Did your one-year relationship end abruptly? Do you still find yourself reminiscing about the happy moments that you had? Are you hoping to get a second, third, fourth chance to make a relationship work?
If you are feeling this way you are still holding on. Many people hold on to previous relationships because they are afraid that letting go of them means failure. People are often in denial and won’t admit that their relationships cannot be made to work.
I remember telling myself that I wanted my first boyfriend to be my last. When the relationship stopped working and eventually ended, I started asking myself questions. Did I do everything to make the relationship work? What could have I done wrong? Will things be different the second time around? When I remembered that I wanted my first boyfriend to be my last, my resolve melted. When my ex started courting me again, promising to change, I took him back.
In the beginning, he did change. But a few months into our second chance, he fell back into his old habits and patterns, and I ended up getting hurt again, badly. I learned my lesson after that–that I cannot be the reason a man changes. A man has to change for himself and not for someone else.
After that disaster I thought that I had learned my lesson. But when my second boyfriend came along and that relationship also eventually ended, I found myself thinking the same thoughts. I wanted my second boyfriend to be my last. I do not want this relationship to also end in failure. So the cycle of getting back together and breaking up again began once more.
As I got older and got a few more ex-boyfriends under my belt, I realized that somehow, I kept on mentally holding on to previous relationships. I would compare my current boyfriend to my previous ones. This was very wrong! Not only was it disrespectful to my current partner, it was an act of unfaithfulness to him as well.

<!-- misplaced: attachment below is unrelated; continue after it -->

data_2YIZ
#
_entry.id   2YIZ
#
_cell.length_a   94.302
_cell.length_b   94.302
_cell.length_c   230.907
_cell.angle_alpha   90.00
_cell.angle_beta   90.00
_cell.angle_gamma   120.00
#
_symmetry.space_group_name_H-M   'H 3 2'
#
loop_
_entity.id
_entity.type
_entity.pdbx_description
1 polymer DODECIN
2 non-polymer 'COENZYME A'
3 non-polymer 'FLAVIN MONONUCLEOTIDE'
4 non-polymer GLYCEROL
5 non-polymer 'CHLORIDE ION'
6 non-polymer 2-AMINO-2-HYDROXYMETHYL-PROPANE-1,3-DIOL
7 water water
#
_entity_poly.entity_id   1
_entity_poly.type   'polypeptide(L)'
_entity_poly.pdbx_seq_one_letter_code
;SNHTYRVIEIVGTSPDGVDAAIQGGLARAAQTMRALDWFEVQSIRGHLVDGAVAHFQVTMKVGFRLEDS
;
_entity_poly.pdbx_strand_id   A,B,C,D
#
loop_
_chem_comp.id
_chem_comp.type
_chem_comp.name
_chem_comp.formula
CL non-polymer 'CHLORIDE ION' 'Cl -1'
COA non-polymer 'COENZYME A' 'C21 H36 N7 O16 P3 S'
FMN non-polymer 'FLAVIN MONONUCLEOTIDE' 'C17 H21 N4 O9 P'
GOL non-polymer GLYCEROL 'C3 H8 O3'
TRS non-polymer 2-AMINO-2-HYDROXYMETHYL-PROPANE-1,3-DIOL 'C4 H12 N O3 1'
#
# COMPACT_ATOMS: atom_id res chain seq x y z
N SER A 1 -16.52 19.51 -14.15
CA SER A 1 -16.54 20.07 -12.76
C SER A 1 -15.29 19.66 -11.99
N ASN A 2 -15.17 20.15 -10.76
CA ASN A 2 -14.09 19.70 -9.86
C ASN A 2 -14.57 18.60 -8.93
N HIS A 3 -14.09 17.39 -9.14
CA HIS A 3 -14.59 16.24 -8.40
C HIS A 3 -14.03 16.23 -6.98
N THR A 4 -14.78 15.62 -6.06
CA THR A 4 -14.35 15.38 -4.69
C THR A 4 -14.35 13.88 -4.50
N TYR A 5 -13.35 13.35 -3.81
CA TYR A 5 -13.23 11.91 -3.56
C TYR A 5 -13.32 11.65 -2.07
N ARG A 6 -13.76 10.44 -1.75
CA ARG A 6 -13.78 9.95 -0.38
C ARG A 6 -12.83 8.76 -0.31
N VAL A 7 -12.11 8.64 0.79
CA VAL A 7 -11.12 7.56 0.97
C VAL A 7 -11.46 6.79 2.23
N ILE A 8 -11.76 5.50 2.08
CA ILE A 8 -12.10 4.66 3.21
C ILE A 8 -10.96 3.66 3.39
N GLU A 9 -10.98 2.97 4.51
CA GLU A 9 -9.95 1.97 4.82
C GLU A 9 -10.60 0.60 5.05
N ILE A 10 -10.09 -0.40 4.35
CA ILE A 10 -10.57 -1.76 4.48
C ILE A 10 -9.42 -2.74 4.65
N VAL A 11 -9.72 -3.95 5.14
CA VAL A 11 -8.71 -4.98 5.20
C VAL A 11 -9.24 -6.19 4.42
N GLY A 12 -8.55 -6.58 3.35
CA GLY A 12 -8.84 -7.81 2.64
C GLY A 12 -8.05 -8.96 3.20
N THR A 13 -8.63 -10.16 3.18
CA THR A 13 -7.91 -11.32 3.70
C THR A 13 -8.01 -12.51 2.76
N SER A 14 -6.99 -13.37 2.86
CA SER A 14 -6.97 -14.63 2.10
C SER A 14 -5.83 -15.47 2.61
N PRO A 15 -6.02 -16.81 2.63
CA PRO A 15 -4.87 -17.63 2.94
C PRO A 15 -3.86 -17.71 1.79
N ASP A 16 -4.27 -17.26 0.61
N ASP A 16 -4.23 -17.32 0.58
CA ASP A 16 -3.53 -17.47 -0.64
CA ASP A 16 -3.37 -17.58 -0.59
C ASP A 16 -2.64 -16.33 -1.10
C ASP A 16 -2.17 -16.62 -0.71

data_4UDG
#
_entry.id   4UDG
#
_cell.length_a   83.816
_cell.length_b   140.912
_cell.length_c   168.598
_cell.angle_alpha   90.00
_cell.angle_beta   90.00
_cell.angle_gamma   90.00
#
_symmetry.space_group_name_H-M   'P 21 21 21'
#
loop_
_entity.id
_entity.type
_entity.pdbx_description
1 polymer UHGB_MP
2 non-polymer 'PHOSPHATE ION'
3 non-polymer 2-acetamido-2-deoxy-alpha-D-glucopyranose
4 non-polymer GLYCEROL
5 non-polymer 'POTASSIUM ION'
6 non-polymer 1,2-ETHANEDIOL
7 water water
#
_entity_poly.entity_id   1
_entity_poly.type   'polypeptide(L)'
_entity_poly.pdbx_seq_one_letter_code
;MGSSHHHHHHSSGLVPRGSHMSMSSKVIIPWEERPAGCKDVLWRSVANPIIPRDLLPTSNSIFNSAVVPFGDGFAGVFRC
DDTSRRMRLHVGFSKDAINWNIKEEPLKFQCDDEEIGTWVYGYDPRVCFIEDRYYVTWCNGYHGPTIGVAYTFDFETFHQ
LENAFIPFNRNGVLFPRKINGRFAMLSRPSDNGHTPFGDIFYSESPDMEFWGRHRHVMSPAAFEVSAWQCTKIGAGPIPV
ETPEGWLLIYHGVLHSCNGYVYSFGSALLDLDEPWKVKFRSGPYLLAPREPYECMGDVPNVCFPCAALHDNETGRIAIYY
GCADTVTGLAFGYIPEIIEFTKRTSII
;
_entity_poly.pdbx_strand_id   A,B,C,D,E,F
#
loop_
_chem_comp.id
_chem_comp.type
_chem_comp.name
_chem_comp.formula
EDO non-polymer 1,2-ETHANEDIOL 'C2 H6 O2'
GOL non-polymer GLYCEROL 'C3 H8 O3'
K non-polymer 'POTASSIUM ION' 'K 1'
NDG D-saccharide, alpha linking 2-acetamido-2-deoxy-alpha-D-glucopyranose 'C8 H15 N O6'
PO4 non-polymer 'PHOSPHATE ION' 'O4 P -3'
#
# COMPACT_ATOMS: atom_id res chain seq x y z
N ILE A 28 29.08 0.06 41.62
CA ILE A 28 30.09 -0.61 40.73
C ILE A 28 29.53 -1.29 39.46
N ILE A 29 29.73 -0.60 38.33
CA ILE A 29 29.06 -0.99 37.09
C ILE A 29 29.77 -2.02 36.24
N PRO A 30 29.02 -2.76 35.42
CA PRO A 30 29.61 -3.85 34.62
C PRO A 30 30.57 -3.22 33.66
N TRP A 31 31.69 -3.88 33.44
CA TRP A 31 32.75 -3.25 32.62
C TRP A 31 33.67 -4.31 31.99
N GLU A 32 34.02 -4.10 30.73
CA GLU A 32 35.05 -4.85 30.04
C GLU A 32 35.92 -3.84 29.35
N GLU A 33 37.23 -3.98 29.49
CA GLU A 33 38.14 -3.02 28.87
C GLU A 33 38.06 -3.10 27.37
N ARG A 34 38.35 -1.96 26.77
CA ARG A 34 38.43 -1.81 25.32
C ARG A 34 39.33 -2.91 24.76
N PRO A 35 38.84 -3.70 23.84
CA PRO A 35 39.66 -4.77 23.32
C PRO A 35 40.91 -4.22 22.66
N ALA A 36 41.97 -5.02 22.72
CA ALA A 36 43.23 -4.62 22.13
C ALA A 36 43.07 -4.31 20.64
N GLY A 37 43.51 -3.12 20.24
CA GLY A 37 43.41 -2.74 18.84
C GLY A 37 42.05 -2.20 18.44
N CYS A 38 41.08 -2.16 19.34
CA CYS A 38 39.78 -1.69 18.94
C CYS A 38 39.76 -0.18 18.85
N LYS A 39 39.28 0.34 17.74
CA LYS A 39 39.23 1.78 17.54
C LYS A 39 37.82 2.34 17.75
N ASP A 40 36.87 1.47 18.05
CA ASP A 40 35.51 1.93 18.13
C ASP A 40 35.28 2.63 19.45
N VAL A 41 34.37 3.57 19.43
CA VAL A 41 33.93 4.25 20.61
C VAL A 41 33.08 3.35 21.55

Later on I realized that I had to start accepting and forgiving myself. If I did not, I would forever be living in the past. I had to learn to accept that some relationships cannot succeed, no matter how much I wanted them to. I had to learn to forgive myself for ending a broken relationship.
Another reason people hold on to a previous relationship is fear. I also felt this. I kept on holding on to a bad relationship because I feared that I might end up with someone even worse than the man I was with. I kept on taking back my ex because I was afraid that I couldn’t find someone better.
People also get fearful of being single again. I have friends who felt this way. That is why they tried to hold onto their relationships, no matter how bad their partners were. They felt that they are so used to having someone to love that they feel useless if they are single. Which may sound foolish, but it is true. Some people do feel this way.
Thinking this way is wrong, however. You should never stay in a bad relationship because you fear the future. If you do, you will only end up wasting years and years of your life. When a relationship ends, stop thinking about the next man in your life. Give yourself time to heal. Enjoy being single again and use the downtime to become a better person. Prepare and improve yourself for the man who will come along. The One.
For me, the answer is never. If a relationship ends, sulk if you have to. But you must move on. Cry your eyes out and feel the hurt, but rise from this experience and learn whatever lessons are to be learned Stop thinking of the “what-if’s” and live for the present.
Relationships end for a reason. Remember that all relationships require work from both parties. It is a two-way street. The failed relationships are there to turn us into more mature and responsible human beings. They are there to teach us about triumphs and failures, forgiving and acceptance. They are to teach us about the real meaning of love.